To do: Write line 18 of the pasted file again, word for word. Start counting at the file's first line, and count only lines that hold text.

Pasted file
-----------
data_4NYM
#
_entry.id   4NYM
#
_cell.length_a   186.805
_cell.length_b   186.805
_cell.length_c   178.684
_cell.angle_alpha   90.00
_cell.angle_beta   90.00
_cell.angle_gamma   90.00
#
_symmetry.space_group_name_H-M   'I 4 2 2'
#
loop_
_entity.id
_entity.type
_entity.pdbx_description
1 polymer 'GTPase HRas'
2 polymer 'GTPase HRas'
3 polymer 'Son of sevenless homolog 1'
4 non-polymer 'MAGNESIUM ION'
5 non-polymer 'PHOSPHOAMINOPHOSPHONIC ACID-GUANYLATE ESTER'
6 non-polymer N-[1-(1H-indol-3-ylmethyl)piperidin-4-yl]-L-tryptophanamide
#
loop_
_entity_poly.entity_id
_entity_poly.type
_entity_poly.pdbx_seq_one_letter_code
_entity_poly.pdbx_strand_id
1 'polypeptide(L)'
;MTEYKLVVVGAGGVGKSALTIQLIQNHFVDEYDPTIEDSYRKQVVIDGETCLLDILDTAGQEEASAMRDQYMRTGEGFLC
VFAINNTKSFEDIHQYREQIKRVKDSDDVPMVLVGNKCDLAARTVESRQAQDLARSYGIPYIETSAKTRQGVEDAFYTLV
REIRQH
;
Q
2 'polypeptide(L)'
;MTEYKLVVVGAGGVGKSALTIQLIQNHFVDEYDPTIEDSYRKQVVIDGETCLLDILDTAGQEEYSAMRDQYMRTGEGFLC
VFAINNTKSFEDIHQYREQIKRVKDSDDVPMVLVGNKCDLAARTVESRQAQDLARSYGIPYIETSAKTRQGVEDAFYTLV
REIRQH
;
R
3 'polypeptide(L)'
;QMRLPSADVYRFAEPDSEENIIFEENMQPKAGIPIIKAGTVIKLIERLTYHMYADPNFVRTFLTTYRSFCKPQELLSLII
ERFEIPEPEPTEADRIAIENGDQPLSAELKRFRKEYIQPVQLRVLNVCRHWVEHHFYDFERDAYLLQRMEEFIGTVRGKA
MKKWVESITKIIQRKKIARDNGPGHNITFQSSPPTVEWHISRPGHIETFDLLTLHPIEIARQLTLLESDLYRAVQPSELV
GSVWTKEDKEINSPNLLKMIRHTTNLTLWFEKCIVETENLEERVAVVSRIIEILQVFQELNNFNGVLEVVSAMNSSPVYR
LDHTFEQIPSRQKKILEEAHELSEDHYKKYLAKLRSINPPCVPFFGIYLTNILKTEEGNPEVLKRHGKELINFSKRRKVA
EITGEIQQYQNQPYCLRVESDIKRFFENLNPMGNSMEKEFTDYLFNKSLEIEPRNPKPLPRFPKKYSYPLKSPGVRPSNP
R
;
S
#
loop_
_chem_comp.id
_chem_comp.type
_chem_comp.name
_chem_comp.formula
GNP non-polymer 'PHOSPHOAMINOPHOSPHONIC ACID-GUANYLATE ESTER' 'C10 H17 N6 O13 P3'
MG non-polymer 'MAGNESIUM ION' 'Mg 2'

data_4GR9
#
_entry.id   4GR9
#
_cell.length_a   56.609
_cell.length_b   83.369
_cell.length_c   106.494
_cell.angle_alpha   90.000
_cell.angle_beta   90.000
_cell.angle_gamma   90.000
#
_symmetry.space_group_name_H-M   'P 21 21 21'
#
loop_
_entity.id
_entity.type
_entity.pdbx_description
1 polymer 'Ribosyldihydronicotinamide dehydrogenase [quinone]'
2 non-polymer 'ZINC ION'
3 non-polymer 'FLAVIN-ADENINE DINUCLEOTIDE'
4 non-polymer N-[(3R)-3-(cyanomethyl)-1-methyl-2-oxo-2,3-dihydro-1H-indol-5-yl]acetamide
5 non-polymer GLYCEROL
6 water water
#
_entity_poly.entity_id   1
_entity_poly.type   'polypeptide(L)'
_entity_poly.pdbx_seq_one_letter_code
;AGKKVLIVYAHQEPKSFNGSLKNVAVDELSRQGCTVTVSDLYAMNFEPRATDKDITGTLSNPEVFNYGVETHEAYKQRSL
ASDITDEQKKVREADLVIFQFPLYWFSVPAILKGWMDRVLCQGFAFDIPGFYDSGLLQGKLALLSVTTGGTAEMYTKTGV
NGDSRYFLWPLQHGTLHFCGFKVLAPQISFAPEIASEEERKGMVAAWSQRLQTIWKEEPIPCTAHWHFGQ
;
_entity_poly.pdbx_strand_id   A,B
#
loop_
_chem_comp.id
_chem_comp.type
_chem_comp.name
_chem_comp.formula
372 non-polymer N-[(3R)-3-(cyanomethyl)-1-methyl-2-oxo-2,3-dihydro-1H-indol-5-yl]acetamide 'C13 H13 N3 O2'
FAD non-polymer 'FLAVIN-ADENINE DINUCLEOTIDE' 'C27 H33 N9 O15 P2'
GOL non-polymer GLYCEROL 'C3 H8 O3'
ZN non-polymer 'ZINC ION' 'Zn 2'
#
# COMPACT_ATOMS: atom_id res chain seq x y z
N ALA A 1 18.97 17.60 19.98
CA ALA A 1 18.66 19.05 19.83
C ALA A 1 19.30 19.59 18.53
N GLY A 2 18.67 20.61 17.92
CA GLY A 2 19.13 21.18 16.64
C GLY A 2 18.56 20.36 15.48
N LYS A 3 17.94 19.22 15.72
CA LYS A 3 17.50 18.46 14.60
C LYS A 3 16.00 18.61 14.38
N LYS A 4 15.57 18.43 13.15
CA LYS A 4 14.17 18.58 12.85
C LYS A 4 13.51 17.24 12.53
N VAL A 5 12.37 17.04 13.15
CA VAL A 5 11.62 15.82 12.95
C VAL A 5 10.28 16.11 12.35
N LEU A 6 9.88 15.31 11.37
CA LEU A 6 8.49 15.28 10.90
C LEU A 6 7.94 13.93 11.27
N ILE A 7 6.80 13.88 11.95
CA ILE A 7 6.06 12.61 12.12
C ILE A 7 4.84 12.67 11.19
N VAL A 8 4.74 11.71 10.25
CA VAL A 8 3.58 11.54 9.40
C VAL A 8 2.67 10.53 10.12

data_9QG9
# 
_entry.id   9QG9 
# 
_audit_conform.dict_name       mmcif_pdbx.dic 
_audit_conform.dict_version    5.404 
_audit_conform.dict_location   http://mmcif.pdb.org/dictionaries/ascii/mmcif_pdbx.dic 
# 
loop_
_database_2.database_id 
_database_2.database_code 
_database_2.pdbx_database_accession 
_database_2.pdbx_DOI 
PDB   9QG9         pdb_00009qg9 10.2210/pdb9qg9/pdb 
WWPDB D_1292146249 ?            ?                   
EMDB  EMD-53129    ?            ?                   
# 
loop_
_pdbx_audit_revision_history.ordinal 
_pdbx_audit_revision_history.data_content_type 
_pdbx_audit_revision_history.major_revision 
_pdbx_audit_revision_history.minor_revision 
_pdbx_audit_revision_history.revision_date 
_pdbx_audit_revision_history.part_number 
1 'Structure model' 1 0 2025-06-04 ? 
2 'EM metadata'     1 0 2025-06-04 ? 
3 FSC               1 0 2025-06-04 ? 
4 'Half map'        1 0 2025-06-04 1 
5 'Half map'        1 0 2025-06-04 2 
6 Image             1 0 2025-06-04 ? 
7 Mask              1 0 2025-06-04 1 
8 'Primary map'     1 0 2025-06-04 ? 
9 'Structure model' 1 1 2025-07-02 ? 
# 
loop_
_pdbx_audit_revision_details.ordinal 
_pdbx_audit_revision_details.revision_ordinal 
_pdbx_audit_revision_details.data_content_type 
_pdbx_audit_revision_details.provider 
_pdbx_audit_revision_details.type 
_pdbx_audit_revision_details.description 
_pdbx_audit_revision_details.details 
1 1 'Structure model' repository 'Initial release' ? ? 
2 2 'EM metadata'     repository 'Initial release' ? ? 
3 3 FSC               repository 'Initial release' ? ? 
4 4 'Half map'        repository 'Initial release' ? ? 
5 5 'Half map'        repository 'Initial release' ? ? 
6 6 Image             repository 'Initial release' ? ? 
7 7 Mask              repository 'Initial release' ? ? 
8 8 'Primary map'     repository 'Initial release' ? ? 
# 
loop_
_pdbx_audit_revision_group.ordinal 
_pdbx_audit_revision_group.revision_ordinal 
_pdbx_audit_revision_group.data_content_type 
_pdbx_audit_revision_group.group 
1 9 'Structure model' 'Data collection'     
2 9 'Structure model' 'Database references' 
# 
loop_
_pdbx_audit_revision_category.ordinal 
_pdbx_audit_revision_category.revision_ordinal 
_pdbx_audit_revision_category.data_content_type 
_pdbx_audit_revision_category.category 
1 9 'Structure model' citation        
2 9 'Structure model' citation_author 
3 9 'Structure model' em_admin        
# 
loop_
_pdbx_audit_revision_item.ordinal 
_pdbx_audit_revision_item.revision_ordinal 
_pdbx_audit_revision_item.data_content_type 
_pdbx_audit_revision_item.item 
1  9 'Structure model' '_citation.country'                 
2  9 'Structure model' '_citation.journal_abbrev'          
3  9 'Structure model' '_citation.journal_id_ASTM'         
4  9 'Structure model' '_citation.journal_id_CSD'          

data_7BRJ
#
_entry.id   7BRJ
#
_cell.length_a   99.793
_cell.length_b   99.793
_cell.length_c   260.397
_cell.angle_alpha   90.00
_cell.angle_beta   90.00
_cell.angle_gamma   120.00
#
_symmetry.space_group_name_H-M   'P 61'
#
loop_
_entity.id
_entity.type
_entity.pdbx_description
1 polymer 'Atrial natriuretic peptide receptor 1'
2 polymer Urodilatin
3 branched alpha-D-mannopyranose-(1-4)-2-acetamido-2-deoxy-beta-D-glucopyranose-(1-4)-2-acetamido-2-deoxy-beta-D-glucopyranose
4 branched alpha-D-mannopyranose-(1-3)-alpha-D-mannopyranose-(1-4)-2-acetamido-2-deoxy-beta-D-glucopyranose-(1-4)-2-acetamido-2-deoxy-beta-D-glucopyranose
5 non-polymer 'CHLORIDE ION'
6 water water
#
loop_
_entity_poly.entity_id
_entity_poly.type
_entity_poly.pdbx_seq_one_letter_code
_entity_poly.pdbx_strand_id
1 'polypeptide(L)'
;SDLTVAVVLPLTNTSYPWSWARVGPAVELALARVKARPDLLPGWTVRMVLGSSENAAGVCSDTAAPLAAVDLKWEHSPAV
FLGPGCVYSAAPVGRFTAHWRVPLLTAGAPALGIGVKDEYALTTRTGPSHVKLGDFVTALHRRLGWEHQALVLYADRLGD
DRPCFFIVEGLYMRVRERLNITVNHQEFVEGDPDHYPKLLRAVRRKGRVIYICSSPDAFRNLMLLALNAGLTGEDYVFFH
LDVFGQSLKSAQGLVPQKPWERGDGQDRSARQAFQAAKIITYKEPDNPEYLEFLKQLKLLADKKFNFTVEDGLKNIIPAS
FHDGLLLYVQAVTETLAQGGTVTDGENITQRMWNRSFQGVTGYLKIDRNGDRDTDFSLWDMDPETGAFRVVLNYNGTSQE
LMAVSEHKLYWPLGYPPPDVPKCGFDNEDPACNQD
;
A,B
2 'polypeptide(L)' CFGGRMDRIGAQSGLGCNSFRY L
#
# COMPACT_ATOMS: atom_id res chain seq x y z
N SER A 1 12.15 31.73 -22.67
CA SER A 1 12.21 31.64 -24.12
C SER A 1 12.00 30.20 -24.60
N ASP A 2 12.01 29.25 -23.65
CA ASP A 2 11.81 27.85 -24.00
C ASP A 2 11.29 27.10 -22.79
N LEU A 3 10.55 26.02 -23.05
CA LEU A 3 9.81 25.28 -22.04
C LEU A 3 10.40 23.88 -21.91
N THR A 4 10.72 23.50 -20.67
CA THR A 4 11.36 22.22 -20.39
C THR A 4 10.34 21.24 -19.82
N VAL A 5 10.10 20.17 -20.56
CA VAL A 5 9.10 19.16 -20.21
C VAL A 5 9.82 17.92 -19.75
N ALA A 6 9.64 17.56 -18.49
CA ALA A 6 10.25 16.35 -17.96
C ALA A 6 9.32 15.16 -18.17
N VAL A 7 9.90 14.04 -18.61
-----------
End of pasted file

1 polymer 'GTPase HRas'